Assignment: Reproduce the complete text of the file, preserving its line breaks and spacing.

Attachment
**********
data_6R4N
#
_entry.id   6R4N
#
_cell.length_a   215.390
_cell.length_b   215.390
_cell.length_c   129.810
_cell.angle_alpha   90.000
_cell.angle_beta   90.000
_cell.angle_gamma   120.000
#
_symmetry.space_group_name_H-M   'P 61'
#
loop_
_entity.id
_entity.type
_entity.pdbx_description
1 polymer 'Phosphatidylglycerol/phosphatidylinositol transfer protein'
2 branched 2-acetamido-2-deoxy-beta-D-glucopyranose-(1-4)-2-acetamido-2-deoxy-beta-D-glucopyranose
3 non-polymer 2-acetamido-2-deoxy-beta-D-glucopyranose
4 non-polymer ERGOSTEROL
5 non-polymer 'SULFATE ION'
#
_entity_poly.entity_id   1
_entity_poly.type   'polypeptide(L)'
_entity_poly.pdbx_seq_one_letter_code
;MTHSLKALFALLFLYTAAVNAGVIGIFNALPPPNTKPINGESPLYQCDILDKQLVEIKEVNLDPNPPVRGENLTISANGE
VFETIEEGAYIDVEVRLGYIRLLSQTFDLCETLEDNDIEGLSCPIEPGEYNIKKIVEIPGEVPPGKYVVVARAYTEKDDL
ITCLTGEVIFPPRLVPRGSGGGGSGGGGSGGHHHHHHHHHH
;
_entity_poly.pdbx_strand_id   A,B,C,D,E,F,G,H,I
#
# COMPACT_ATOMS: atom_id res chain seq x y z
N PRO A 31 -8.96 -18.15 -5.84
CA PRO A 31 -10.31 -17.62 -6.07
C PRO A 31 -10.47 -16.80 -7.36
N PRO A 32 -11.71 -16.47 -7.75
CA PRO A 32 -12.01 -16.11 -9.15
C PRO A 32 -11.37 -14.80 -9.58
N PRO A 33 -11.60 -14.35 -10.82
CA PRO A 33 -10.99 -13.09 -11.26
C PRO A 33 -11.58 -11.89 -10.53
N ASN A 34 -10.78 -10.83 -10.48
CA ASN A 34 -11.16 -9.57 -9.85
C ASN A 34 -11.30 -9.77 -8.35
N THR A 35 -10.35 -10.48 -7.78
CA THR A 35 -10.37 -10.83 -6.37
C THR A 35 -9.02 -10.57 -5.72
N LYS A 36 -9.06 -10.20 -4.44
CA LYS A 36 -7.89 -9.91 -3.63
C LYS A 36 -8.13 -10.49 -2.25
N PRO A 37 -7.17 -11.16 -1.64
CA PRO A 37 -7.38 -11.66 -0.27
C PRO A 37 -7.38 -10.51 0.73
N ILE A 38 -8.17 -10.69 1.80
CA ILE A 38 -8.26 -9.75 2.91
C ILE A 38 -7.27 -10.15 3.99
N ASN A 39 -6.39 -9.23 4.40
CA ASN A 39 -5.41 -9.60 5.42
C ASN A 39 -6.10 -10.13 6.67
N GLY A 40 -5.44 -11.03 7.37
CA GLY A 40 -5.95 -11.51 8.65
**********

data_6R4N
#
_entry.id   6R4N
#
_cell.length_a   215.390
_cell.length_b   215.390
_cell.length_c   129.810
_cell.angle_alpha   90.000
_cell.angle_beta   90.000
_cell.angle_gamma   120.000
#
_symmetry.space_group_name_H-M   'P 61'
#
loop_
_entity.id
_entity.type
_entity.pdbx_description
1 polymer 'Phosphatidylglycerol/phosphatidylinositol transfer protein'
2 branched 2-acetamido-2-deoxy-beta-D-glucopyranose-(1-4)-2-acetamido-2-deoxy-beta-D-glucopyranose
3 non-polymer 2-acetamido-2-deoxy-beta-D-glucopyranose
4 non-polymer ERGOSTEROL
5 non-polymer 'SULFATE ION'
#
_entity_poly.entity_id   1
_entity_poly.type   'polypeptide(L)'
_entity_poly.pdbx_seq_one_letter_code
;MTHSLKALFALLFLYTAAVNAGVIGIFNALPPPNTKPINGESPLYQCDILDKQLVEIKEVNLDPNPPVRGENLTISANGE
VFETIEEGAYIDVEVRLGYIRLLSQTFDLCETLEDNDIEGLSCPIEPGEYNIKKIVEIPGEVPPGKYVVVARAYTEKDDL
ITCLTGEVIFPPRLVPRGSGGGGSGGGGSGGHHHHHHHHHH
;
_entity_poly.pdbx_strand_id   A,B,C,D,E,F,G,H,I
#
# COMPACT_ATOMS: atom_id res chain seq x y z
N PRO A 31 -8.96 -18.15 -5.84
CA PRO A 31 -10.31 -17.62 -6.07
C PRO A 31 -10.47 -16.80 -7.36
N PRO A 32 -11.71 -16.47 -7.75
CA PRO A 32 -12.01 -16.11 -9.15
C PRO A 32 -11.37 -14.80 -9.58
N PRO A 33 -11.60 -14.35 -10.82
CA PRO A 33 -10.99 -13.09 -11.26
C PRO A 33 -11.58 -11.89 -10.53
N ASN A 34 -10.78 -10.83 -10.48
CA ASN A 34 -11.16 -9.57 -9.85
C ASN A 34 -11.30 -9.77 -8.35
N THR A 35 -10.35 -10.48 -7.78
CA THR A 35 -10.37 -10.83 -6.37
C THR A 35 -9.02 -10.57 -5.72
N LYS A 36 -9.06 -10.20 -4.44
CA LYS A 36 -7.89 -9.91 -3.63
C LYS A 36 -8.13 -10.49 -2.25
N PRO A 37 -7.17 -11.16 -1.64
CA PRO A 37 -7.38 -11.66 -0.27
C PRO A 37 -7.38 -10.51 0.73
N ILE A 38 -8.17 -10.69 1.80
CA ILE A 38 -8.26 -9.75 2.91
C ILE A 38 -7.27 -10.15 3.99
N ASN A 39 -6.39 -9.23 4.40
CA ASN A 39 -5.41 -9.60 5.42
C ASN A 39 -6.10 -10.13 6.67
N GLY A 40 -5.44 -11.03 7.37
CA GLY A 40 -5.95 -11.51 8.65